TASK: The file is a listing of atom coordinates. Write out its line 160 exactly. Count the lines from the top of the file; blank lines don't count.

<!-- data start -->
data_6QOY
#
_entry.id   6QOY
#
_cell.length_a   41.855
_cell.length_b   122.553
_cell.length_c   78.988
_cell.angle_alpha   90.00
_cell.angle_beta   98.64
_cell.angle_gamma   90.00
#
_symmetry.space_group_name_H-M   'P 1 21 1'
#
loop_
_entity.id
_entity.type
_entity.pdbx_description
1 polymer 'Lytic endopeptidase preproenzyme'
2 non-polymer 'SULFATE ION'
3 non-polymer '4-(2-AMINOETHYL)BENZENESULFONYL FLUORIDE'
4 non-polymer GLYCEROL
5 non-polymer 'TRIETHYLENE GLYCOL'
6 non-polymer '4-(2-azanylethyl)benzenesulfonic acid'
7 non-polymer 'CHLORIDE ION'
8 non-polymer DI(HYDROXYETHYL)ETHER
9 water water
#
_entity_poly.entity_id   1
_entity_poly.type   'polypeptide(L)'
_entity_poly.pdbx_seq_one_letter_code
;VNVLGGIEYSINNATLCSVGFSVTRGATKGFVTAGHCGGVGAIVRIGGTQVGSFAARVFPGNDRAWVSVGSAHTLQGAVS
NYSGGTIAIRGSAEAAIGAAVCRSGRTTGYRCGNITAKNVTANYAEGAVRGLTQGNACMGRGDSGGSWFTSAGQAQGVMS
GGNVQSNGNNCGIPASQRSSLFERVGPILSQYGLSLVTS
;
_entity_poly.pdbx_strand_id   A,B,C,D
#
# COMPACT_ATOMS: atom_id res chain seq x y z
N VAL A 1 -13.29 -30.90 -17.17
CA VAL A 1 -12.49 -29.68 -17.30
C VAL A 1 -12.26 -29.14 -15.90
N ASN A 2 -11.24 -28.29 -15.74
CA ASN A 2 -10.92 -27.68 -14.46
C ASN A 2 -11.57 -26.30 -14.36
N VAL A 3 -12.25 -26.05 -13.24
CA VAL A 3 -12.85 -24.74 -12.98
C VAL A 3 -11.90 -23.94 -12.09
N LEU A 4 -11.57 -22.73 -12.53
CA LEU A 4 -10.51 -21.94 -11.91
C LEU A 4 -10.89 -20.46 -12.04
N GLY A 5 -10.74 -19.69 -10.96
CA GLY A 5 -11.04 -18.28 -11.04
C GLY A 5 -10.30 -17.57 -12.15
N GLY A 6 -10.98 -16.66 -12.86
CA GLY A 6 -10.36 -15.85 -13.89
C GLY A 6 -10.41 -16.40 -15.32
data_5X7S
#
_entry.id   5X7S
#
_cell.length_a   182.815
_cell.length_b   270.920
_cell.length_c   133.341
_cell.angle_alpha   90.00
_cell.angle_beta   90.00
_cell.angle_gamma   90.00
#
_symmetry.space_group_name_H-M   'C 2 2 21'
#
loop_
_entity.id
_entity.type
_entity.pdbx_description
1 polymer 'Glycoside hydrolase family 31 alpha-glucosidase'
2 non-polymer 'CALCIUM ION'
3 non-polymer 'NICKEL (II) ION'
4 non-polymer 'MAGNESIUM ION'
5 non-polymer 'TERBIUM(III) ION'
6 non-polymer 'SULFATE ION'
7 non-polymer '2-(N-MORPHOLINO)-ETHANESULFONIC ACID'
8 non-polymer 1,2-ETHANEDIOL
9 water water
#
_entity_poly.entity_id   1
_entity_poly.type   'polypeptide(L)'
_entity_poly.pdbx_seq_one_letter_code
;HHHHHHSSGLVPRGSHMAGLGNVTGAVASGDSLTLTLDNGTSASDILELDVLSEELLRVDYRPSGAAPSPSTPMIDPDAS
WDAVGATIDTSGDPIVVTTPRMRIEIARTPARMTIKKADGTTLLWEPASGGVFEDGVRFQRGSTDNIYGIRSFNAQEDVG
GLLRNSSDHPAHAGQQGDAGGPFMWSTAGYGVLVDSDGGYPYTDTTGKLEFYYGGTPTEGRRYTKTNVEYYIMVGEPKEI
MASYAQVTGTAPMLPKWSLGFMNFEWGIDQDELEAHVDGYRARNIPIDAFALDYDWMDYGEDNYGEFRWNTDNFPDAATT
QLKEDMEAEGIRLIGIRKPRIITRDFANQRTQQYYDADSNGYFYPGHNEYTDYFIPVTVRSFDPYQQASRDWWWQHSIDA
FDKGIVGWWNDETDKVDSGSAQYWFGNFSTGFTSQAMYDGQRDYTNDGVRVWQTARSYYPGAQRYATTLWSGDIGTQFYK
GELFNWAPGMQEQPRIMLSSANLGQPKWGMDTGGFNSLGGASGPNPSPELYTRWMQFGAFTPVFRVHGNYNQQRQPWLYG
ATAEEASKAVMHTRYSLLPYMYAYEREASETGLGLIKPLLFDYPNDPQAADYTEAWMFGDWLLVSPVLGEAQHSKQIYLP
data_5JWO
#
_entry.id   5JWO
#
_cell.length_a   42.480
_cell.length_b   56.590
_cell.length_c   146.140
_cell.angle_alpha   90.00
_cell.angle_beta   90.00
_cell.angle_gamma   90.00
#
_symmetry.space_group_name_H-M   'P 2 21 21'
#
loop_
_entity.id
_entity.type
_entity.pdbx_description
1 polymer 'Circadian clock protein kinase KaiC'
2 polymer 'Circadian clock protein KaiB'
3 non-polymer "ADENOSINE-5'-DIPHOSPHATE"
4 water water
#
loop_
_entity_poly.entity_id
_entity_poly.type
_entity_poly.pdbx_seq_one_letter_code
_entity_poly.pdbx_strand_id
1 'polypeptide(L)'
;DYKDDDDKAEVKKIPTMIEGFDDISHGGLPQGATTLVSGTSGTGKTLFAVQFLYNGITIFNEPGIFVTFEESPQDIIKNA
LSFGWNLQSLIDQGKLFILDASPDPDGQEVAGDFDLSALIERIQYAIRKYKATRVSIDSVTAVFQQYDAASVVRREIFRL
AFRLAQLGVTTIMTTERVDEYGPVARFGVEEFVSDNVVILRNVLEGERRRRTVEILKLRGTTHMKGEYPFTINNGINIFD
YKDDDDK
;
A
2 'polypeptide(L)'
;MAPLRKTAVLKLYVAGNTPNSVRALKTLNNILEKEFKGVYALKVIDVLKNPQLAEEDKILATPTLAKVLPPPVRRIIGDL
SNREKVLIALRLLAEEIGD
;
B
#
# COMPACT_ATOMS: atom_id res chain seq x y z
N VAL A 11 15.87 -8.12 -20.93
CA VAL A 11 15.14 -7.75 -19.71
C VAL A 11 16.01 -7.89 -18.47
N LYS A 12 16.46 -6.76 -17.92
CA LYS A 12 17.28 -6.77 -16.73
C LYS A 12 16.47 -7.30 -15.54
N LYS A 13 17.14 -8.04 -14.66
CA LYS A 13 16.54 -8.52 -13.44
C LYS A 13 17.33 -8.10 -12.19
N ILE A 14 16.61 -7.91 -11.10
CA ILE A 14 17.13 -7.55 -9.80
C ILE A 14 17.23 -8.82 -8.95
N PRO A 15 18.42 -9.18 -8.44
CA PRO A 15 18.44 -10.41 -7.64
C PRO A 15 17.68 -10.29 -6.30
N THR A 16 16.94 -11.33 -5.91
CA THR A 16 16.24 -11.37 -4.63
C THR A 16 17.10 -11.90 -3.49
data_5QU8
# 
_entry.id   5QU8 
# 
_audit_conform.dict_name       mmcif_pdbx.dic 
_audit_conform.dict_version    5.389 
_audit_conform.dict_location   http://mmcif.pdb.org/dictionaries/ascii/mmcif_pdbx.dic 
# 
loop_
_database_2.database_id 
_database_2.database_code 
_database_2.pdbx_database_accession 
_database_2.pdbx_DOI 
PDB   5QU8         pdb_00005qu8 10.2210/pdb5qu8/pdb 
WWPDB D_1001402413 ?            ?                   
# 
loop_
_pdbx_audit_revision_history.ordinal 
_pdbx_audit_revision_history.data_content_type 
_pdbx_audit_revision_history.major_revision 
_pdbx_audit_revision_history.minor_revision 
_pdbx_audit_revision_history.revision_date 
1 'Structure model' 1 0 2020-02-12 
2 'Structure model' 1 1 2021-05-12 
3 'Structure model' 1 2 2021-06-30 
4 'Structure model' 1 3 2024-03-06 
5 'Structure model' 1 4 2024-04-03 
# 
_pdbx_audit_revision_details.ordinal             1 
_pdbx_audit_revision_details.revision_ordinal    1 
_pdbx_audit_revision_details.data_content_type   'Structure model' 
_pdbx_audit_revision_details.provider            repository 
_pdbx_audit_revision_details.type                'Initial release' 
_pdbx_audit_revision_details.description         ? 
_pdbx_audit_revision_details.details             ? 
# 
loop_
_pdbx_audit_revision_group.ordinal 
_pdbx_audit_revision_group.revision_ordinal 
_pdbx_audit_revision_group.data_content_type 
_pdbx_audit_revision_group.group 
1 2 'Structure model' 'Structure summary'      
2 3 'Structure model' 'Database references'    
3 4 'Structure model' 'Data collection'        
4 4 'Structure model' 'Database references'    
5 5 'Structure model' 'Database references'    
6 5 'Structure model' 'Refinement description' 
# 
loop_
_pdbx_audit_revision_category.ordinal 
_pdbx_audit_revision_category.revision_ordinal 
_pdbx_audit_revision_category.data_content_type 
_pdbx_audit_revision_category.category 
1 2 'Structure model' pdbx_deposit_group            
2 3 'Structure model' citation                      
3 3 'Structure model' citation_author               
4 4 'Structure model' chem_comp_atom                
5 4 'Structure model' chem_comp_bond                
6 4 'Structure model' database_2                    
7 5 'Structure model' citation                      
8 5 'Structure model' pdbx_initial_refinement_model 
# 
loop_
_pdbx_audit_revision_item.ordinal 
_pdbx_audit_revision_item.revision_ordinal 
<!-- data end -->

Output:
# 